Venizelos: Das Statement im Wortlaut

Finanzminister Evangelos Venizelos gab am Sonntagabend ein Statement ab, in dem er erklärt, wie er die Lage in Griechenland sieht. Die Deutschen Mittelstands Nachrichten dokumentieren die Rede im Wortlaut. (englische Fassung)

Good afternoon. A very critical and long Cabinet meeting came to an end a while ago. This is the second crucial Cabinet meeting since Tuesday, when we announced the decision to drastically speed up the structural changes for the new single payroll and grading system of the public sector employees, which will be applied in the wider public sector, for the labor reserve, for the restructuring of public organizations, for the liberalization of the labor market and for the enhancement of our national competitiveness.

The Prime Minister asked the Cabinet today to address a very critical situation that has developed in recent days in the Eurozone, in Europe and the global markets. There is no doubt that the lack of comprehensive institutions of economic governance at European and international level, acts as a catalyst and influences political and institutional developments, particularly in the European Union, which is at a threshold in the historical and institutional process of European integration.

This is our continent’s big problem, this is the big problem of the Eurozone which has the might of the common currency, the euro, an equally important to the dollar currency in international markets, but does not have the appropriate institutional and political support, since the Eurozone is a union of states that operates as an enlarged cooperation scheme within the European Union and it is not a mature integrated federal union like the U.S.

What happened in these recent days? We must clarify -this is the unanimous assessment of the Cabinet- that what we must face now has nothing to do with Troika’s visit and the so-called fifth review of Greece’s support program provided by our institutional partners from the European Union, the European Central Bank and the International Monetary Fund.

The departure of the heads of the Troika last week, on September 2, was well planned and agreed, as I have stretched repeatedly and as the Troika itself has said in its relevant statements. Their absence for a few days was due to our need to process not only assess of the current budget for 2011, but also of the new draft budget for 2012, in the context of the medium-term fiscal adjustment program.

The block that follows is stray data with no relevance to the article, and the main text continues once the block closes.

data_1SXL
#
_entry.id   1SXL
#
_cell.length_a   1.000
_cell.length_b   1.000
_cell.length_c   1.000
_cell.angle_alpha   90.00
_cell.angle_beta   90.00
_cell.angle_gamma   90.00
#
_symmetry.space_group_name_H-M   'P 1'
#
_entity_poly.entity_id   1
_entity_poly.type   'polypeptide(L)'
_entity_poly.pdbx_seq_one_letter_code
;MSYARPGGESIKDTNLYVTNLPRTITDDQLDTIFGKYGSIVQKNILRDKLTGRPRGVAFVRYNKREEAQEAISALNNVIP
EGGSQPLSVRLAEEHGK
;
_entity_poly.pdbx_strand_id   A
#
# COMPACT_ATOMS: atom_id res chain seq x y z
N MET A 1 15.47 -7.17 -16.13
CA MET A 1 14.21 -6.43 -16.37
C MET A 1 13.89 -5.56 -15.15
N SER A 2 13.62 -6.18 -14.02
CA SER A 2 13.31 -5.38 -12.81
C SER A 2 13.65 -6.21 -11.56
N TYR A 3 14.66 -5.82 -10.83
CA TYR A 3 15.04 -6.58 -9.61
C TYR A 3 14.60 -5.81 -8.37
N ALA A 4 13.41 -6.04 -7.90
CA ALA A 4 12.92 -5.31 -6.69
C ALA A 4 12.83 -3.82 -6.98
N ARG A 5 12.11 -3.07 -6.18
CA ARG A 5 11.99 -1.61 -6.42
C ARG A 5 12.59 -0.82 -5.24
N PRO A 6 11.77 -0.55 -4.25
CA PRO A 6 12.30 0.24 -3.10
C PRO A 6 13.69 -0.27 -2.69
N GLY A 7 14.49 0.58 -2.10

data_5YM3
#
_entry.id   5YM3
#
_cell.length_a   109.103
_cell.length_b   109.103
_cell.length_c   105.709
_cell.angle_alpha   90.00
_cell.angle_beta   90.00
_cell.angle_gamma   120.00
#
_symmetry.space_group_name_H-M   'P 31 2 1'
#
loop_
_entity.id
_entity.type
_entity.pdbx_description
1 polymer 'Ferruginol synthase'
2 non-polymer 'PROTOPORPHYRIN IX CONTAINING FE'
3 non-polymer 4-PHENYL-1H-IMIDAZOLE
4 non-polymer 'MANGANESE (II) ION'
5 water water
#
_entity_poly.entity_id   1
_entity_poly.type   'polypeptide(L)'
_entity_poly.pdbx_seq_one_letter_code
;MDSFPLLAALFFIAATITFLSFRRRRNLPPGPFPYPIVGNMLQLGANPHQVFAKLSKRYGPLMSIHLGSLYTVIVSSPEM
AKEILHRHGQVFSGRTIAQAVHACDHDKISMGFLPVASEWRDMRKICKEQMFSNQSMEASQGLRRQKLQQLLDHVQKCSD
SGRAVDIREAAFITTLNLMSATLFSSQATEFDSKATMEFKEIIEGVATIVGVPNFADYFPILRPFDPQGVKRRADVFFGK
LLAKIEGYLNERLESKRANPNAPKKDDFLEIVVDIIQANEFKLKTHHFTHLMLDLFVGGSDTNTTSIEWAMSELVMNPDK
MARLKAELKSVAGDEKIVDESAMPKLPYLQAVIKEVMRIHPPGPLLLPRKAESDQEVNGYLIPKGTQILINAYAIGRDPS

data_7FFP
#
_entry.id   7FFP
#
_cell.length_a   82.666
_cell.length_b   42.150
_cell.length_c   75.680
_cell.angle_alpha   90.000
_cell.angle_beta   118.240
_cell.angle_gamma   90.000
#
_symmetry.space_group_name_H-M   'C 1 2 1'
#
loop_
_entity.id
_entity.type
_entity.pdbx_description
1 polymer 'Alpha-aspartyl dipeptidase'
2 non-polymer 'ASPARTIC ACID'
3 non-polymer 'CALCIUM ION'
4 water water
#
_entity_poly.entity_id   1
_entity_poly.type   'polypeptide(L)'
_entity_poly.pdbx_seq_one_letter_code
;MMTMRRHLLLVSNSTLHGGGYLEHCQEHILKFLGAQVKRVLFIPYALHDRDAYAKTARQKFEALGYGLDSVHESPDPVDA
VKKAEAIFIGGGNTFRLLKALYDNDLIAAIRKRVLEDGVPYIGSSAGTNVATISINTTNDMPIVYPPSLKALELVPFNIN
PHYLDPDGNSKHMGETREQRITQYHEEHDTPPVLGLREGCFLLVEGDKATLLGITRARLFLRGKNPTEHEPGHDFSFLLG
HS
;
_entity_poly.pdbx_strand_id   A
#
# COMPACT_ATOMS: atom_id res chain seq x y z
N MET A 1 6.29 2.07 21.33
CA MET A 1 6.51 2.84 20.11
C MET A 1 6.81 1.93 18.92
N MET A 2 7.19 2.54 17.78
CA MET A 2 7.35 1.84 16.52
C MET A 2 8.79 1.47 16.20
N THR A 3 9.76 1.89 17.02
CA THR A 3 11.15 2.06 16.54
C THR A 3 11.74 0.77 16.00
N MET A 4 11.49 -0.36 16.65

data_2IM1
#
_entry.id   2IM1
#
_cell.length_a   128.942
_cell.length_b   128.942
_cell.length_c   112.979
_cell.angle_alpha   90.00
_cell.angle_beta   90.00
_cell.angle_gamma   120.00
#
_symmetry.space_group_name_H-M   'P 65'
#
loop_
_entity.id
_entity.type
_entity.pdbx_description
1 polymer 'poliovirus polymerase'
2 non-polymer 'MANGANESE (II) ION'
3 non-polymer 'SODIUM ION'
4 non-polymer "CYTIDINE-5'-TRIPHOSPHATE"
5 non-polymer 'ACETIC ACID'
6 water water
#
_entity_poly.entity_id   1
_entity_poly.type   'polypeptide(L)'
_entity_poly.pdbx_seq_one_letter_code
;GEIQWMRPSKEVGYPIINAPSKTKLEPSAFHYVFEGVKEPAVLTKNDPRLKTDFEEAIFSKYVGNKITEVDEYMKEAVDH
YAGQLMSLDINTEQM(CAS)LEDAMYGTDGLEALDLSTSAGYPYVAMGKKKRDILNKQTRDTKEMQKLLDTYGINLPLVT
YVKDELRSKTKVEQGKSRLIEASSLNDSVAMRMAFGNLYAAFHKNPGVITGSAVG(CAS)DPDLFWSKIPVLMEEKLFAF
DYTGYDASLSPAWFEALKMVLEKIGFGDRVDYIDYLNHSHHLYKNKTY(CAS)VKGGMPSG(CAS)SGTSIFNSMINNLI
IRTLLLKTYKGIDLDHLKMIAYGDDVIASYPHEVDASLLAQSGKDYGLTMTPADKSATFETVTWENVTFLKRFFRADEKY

We never ceased to be in contact with the Troika, the European Commission and Commissioner Olli Rehn, with whom we have exchanged many phone calls and had long talks all these days, most recently this morning. There is no problem with our agreement with the European Commission and the Troika. This is something easy, something that has never created any problem whatsoever. But there are some things that have occurred in the meantime and have changed the landscape.

And this is not the Troika, but the attitude of some very important member-states that play a decisive role in the affairs of the Eurozone. You see, every country, every government, every parliament, every political system, every society in the Eurozone have their own problems and their own priorities: these might be a bad election result at a regional level, a disagreement between parties in a coalition government, pressure from the national media, or a problem in the financial system of any given country. Then, all that, of course, swell, become bigger problems, not just national, but European problems and problems of the Eurozone.

I remind you that in the last few days we had multiple press reports, leaks and comments in relation to the alleged existence of a plan B to address the imminent -we have heard that too many times- bankruptcy of Greece through the weekend. The German government has denied such rumors. I myself, speaking for the Greek government, had to make a strong and clear statement that these are, unfortunately, games of bad taste, which are repeated over and over again. It is an organized speculation that is not targeting just Greece, but the heart of the euro, the Eurozone as a whole.

We had had, we still have and unfortunately we will be having such phenomena, because the notorious markets move with greater ease and greater speed, they are rampant, while the states and international organizations obey rules and answer to the citizens.

That grey atmosphere exists, however, and we should react to it all together as a nation, as a society, not just the Government, not just the state, but Greece as our common home, our country.

Last week, Finance Ministers of the 7 richest countries in the world, the G7, met in Marseilles. Again, there were leaks, rumors, alleged dialogues over Greece.